Let’s drink to staying warm

bicycle thermos

When it feels this damp, time has come to swap your water bottle for a thermos. Whatever the weather, this small thermos from Stanley will help keep you warm however you travel.
stanley thermos

Win a thermos

We have a 0.47 litre Stanley bicycle thermos worth £30 to give away. Simply leave a comment at the bottom of this page and let us know what you’d fill it with. We’ll pick a winner next week.

Cold weather cycling

This week’s commutes might have felt miserable, but it’s all relative. The pioneer adventure cyclists of the 1890s who took to the snowy wilds of northern Canada without the benefit of modern clothing (and 80 years before mountain bikes) knew a thing or two about cycling in the extreme cold. The Great Gold Rush drew 100,000 prospectors to the Klondike region of the Yukon in north-western Canada between 1896 and 1899. Those who didn’t have the money to invest in dog teams used bicycles and rudimentary cold weather gear.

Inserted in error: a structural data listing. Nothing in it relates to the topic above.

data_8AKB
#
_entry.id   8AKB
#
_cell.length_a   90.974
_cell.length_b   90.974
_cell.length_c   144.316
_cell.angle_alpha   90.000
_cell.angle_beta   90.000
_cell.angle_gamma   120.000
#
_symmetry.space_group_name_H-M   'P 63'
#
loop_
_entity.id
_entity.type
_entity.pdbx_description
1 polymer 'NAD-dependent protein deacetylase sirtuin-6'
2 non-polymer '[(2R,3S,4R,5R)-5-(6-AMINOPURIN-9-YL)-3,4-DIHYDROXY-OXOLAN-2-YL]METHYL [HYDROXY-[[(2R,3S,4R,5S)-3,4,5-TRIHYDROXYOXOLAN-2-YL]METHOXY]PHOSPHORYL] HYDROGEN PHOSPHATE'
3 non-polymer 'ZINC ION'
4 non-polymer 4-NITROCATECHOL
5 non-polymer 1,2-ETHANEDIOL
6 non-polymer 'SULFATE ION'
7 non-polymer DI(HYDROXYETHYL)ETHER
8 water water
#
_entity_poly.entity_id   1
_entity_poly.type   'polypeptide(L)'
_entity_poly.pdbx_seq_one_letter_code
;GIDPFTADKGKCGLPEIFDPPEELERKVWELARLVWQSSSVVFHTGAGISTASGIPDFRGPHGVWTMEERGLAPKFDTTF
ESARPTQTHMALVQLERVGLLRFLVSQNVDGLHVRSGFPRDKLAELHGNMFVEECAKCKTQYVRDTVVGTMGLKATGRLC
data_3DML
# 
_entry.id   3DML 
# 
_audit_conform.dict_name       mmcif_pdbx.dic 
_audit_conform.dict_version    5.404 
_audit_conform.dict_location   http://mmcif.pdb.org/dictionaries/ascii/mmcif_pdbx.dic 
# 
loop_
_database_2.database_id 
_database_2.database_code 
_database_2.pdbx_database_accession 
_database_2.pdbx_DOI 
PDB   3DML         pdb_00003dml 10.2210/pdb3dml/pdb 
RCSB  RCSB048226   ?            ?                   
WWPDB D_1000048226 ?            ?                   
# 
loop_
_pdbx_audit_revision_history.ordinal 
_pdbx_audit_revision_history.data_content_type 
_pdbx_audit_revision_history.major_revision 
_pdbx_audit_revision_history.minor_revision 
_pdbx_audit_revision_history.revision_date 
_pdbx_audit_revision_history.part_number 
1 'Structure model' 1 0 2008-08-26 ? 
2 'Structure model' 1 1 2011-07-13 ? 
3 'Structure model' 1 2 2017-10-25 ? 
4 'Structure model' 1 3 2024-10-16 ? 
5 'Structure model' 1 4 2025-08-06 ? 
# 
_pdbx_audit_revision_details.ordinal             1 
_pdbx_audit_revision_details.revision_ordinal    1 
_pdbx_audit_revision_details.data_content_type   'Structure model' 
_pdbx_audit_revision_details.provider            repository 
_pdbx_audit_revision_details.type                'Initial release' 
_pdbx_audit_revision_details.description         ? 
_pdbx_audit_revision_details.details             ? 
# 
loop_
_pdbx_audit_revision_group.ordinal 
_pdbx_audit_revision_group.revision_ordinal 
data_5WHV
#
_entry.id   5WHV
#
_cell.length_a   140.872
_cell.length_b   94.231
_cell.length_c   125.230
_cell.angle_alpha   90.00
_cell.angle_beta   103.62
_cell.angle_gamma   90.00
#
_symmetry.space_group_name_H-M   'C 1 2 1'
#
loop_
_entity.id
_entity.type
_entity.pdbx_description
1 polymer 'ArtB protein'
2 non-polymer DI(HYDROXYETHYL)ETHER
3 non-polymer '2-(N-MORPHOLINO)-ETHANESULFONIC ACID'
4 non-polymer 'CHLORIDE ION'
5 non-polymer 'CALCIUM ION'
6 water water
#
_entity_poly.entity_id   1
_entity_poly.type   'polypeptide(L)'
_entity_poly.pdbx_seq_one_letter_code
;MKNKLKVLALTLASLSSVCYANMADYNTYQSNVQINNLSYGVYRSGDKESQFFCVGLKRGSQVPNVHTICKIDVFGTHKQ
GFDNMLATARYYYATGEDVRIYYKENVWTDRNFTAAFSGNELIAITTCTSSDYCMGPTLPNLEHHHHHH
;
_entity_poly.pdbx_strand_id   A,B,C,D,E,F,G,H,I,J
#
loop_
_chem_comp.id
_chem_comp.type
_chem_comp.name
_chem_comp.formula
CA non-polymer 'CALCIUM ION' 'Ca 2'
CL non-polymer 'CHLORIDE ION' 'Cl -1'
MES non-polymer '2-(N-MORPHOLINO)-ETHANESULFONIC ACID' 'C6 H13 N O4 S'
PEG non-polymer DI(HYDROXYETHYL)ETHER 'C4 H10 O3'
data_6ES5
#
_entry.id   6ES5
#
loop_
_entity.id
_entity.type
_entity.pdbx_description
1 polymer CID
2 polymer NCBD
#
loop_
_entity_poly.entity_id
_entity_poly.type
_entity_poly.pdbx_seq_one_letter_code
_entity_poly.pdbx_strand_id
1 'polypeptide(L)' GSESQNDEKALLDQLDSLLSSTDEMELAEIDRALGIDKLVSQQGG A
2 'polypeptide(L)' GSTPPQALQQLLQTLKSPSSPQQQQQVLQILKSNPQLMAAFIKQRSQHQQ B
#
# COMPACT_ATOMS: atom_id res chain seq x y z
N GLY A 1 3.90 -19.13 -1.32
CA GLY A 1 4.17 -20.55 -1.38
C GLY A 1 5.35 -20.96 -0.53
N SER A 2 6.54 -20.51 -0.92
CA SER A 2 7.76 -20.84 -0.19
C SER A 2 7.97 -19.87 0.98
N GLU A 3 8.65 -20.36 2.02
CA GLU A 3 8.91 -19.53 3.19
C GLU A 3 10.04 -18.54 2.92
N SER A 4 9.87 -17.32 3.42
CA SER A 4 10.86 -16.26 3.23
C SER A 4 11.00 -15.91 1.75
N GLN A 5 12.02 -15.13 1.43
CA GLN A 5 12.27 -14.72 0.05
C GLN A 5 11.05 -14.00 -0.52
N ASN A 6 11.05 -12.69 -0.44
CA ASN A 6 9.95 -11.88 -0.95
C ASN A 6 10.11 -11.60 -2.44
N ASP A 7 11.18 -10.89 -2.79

Max Hirschberg was 19 when he took to a bicycle to join the gold rush. His journal gives a fascinating insight into the cold weather gear of the day:

The day I left Dawson, March 2, 1900, was clear and crisp, 30° below zero. I was dressed in a flannel shirt, heavy fleece-lined overalls, a heavy mackinaw coat, a drill parka, two pairs of heavy woolen socks and felt high-top shoes, a fur cap that I pulled down over my ears, a fur nose piece, plus fur gauntlet gloves. On the handlebars of the bicycle I strapped a large fur robe. Fastened to the springs, back of the seat, was a canvas sack containing a heavy shirt, socks, underwear, a diary in waterproof covering, pencils and several blocks of sulfur matches. In my pockets I carried a penknife and a watch.”